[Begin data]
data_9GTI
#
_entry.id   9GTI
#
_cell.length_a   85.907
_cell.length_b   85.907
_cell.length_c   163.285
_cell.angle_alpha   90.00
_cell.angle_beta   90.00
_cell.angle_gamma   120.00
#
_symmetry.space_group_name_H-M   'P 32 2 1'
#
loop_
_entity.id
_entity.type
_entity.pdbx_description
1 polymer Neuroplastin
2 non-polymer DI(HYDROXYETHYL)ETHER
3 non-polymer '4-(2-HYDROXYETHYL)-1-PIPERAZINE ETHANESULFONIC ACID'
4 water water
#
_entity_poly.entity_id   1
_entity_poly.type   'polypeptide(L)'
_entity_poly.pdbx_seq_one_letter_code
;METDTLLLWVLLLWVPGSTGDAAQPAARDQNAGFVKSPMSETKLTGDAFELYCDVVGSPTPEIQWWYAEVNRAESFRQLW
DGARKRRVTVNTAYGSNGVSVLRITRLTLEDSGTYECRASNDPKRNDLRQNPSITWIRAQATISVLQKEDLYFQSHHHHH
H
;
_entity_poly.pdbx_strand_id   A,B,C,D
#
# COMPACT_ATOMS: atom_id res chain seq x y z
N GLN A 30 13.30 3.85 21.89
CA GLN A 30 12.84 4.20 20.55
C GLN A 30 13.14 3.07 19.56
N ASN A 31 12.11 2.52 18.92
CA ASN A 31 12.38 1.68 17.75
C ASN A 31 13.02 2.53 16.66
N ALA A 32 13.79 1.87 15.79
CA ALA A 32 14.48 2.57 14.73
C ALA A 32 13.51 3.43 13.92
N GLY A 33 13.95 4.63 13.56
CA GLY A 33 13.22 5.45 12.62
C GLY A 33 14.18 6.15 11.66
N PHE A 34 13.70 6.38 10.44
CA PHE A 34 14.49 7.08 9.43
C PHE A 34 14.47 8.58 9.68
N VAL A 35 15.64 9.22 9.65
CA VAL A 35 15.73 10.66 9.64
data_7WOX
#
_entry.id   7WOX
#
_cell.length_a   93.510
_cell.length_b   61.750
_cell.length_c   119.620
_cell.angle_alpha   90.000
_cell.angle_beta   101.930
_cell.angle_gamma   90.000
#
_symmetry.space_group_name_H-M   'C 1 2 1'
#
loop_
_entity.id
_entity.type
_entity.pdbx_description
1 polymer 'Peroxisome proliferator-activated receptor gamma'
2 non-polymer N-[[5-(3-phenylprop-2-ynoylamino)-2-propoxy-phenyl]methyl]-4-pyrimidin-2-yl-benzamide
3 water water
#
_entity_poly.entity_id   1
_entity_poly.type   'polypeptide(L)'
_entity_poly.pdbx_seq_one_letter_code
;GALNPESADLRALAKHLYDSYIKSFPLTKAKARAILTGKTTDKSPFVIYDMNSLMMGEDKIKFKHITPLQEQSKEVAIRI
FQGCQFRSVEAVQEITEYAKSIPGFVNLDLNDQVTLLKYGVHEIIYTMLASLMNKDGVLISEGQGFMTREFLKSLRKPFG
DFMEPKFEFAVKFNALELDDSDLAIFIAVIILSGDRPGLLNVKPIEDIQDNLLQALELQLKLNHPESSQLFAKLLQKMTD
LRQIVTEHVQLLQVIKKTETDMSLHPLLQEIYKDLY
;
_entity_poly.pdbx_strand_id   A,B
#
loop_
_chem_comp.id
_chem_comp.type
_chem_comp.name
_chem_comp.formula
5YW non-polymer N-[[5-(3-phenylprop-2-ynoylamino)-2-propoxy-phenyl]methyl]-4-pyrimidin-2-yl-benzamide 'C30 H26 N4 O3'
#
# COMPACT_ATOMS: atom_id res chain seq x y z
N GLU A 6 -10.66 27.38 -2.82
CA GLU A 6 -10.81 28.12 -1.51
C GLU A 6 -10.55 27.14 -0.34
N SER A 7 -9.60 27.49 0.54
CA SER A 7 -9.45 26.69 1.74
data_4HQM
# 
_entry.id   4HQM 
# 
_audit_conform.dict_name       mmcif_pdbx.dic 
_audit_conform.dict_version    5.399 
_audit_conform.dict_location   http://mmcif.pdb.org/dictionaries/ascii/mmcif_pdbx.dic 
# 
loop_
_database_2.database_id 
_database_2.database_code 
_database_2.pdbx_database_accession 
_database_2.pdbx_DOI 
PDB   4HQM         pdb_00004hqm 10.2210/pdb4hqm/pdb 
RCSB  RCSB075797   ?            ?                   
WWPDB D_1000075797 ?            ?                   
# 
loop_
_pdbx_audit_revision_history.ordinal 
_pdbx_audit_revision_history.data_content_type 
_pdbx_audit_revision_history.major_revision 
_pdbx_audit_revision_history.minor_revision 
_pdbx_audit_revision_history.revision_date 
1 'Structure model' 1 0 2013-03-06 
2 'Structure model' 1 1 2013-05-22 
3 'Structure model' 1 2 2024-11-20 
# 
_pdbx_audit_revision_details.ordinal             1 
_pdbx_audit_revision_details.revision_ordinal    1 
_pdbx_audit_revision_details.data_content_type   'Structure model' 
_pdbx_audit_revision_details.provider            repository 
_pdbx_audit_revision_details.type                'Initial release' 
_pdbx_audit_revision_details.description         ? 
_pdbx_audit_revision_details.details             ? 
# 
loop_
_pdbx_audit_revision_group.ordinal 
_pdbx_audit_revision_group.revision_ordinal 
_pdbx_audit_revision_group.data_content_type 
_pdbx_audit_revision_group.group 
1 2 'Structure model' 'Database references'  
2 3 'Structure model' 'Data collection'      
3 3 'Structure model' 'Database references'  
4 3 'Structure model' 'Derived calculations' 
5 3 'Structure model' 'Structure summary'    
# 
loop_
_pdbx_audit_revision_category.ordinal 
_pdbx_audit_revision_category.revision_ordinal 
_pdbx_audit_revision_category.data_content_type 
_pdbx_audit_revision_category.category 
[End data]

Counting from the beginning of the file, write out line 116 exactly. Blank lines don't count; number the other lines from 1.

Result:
_pdbx_audit_revision_history.revision_date 